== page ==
Modern rebranding strategy guide | Tiller

Modern rebranding strategy guide

Ryan DeGama
May 14, 2020

It’s the rarest of brands that launch, thrive and dominate their industries and categories without ever needing to rebrand in any meaningful way. Even the most enduring brands usually eventually need to shift course, either by rebranding their logo, or by a larger rebranding process that goes deeper than just the visual to recalculate the core identity of a brand from the ground up.

In this article, we’ll take you through everything you need to know about rebranding, from what it is, to when and how to rebrand. This is your ultimate rebranding strategy guide.

What is a rebranding strategy?

What does rebranding mean?

A rebranding strategy is designed to take a brand from its current positioning and reshape it to address existing and shifting market conditions, prime it for future opportunities and, ultimately, ensure it can drive sustainable growth.

There are different levels of rebranding, ranging from a complete rethinking of brand strategy, values and purpose, visual style, voice and tone, differentiators, messaging and audiences, to more targeted rebranding focused on a selection (or single one) of these things. For example, some rebrands just focus on a logo, and require the services of only a brand identity agency.

Because a rebranding represents such a critical moment in the life of a brand, one where it can soar or sink, it’s important for any rebranding strategy to be comprehensive. It should include a process for rebranding a business but also guidance on a rebrand launch strategy. It should take your brand from where it is today to a new place, the one that represents its future.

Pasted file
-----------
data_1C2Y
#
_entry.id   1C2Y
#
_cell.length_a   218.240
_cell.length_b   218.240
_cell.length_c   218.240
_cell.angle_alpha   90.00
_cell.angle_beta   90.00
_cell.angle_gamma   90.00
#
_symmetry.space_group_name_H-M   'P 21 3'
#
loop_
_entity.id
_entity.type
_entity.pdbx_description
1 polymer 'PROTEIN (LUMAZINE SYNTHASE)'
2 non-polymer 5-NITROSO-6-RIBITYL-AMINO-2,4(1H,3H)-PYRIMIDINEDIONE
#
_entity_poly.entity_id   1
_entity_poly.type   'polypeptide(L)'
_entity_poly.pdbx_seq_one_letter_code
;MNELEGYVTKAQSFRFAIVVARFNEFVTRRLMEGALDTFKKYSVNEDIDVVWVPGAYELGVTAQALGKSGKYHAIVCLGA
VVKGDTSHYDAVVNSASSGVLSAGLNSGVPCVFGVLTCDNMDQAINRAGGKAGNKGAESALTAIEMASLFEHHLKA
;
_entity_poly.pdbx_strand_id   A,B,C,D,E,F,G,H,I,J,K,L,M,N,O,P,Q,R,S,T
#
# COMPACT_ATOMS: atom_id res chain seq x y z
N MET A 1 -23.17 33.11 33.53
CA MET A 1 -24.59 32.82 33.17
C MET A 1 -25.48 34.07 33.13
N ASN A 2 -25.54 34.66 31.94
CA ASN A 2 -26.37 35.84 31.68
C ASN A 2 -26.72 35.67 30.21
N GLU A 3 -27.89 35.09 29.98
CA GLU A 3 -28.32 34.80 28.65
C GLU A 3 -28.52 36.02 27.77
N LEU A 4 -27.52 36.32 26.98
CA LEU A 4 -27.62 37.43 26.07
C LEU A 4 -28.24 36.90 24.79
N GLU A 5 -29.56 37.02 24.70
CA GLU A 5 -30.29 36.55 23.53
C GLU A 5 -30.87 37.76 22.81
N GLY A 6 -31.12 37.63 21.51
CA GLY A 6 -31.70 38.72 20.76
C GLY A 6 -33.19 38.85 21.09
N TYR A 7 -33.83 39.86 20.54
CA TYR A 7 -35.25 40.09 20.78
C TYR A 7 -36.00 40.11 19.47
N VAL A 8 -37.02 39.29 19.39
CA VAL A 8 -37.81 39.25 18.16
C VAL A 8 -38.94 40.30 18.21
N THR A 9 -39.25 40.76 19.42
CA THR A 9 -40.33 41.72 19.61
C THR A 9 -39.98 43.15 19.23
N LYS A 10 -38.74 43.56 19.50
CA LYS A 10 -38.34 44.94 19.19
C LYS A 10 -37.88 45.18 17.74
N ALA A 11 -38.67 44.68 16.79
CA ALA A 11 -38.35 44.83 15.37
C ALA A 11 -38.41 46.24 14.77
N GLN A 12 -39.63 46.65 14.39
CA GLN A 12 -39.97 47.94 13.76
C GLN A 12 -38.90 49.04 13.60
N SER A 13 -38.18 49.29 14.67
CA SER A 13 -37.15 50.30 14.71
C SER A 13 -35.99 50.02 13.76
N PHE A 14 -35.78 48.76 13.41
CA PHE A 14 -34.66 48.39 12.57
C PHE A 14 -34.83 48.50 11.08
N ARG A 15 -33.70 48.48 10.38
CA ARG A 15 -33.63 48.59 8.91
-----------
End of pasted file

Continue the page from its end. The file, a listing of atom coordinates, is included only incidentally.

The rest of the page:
Here’s a post we wrote outlining some useful rebranding examples.

How do you know if you should rebrand?

How do you know if you should rebrand?

There are proactive and reactive reasons for rebranding. Some of these are focused on positioning a brand to succeed in the future. Others are designed to mitigate the damage or decay a brand may have suffered in the past.

Here are some of the most common reasons for a rebranding:

1. Your brand has grown out of its initial mission.

Sometimes a brand needs to be modernized. Some brands have been in-market for years but the initial problem they solved for their customers no longer exists. Sometimes a brand’s customers are demanding different solutions, ones the current brand is not set up to address. Or maybe the brand feels stale in its messaging, visual style, or some other core brand element. Think here of McDonald’s, a company initially known for its cheap, fast food which eventually rebranded to the McCafe concept, which brought everything from restaurant design to menu items up to date for a modern audience.

If your brand is being compromised by its outdated aesthetics or purpose, it may be time to launch a rebranding strategy to bring it up to date.

2. You are pivoting strategies (and your brand needs to reflect that).

A significant shift in business strategy usually necessitates a rebranding strategy. This is because all brands are extensions of the business goals that underpin them. If your business goals change, there will be impacts to your brand.

For example, if you’re shifting your target audience from a narrow group of high-income consumers who prize elite products unavailable to the general public to general consumers with average incomes, a lot could change in your brand. Your messaging and tone will almost certainly need to be adjusted. But you might find you need a complete rebrand rollout strategy, one that aligns your core brand elements more closely with the group you want to reach in the future.

The important thing to remember here is that if your strategy is changing, your brand should change to align with it.

3. You want to outpace industry trends.